|TIMIOS STAVROS MONASTERY|
|The ornament and true pride & joy of Omodos
is the Monastery of the Holy and Life-giving Cross,
built at the heart of the community. It rises majestically
and with its imposing presence it becomes a significant
part of Cyprus's cultural heritage. The Monastery
of the Holy Cross is one of the oldest and most
historic monasteries of the island.
History of the Monastery.According to tradition, one night the inhabitants of the neighbouring villages Pano (Upper) and Kato (Lower) Koupetra, which do not exist today, observed a fire in some bushes at the area where the monastery stands today. When it dawned they went to the spot where the fire was seen but there was no sign. This phenomenon repeated for several nights. So they started to dig the earth, discovering a small cave in which they found the Cross. In order to thank the Lord, they constructed a chapel over the cave and kept their precious treasure there, which became a sacred place of adoration for them. With the passage of time the chapel expanded and was converted into a Monastery with many monks and a vast fortune -not only in Cyprus but also abroad - maintaining a grange (monastery dependency) in Constantinople (Istanbul) and real estate in Russia.
According to tradition, the Monastery was established before St. Helen's arrival in Cyprus in 327 AD. The exact date of establishment is unknown. Perhaps it existed before the village and Omodos was later established around the monastery. Various historians of Cyprus such as Neofytos Rodinos, the Russian monk and traveller Barsky, the Dean Kyprianos and others, refer to St. Helen's visit to Cyprus and to the fact that she left a part of the Holy Rope and the Holy Rood in the Monastery. This rope, with which the Romans bound Christ to the Cross, is described as red coloured and "stained by the blood of Christ".
After several miracles by the Cross, the Monastery gained substantial reputation and evolved to a great place of adoration. The historical Monastery of Omodos has gone through various phases as the aeons went by. During the harsh centuries of Turkish domination, the Monastery managed to sustain itself and achieve great things. Around 1700 it secured a sultan's "firman" (decree) of impunity and immunity. In 1757 water was transferred to the monastery and the cistern and fountain, found in the south-west end of the monastery, were built by the priest-monk Germanos. In 1917 the entire property of the monastery was given to Omodos's inhabitants. A few years later it was deprived of its last monks and was converted to a parish.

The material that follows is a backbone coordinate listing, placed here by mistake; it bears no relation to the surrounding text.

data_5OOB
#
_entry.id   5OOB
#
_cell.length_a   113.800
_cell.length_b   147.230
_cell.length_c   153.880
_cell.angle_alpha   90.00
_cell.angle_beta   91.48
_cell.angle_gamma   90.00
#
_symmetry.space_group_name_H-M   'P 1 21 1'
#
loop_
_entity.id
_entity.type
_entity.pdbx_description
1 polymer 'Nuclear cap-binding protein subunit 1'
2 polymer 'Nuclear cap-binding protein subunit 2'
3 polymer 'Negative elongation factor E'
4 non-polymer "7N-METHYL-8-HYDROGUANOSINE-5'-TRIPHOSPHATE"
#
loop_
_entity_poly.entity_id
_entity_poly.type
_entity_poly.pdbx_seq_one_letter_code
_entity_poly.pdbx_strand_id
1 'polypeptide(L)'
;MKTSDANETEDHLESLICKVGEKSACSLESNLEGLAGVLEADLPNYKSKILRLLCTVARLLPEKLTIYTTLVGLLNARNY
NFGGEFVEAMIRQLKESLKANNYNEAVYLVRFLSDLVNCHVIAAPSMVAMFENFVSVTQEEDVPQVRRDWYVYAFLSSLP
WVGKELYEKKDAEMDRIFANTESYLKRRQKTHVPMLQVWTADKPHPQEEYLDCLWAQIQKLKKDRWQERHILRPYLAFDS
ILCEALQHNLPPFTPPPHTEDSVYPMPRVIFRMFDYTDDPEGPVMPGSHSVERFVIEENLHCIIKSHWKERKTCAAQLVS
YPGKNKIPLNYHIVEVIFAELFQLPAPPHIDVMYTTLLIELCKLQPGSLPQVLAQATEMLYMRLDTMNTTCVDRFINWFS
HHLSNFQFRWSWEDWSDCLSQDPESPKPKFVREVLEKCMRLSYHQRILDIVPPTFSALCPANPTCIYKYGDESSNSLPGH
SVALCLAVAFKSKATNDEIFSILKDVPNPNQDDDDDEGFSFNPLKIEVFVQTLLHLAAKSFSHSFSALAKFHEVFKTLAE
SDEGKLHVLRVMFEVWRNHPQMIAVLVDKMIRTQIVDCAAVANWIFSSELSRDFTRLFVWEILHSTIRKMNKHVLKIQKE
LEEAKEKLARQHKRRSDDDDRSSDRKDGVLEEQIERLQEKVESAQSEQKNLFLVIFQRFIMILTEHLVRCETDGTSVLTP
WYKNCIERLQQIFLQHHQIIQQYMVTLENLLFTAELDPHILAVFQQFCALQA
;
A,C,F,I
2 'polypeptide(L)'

RenovationThe Bishop of Pafos, Chrysanthos, did a full renovation of the Monastery in the second decade of the 19th century, in collaboration with the Steward of the Monastery, Dositheos, who served as a church Steward from 1810 until 1821. In 1816, according to the sign found over the entrance of the monastery's Synodicon, the west wing and the west part of the north wing were constructed. The height of the rooms and the arches of the two-level gallery is greater than that of the north wing. The west wing is the most important one. According to the sign, the reconstruction was done "through the charitableness of the pious and very laborious Stewart Dositheos ". In 1817 the -inlaid with gold -icon screen of the church was made. The great Synodicon and the other halls and corridors of the Monastery were decorated with woodcut items that are splendid woodcraft examples of the Rococo style. Especially interesting is the window of the Synodicon's entrance that is found in the ceiling, in the north end of the west wing. Both the line of arches' parapets and the windows are made out of small bits of wood, adjusted in such a manner so as to form elaborate gratings. The leafs also are made out of small pieces of wood with chisels so as to leave the impression of elaborate relief.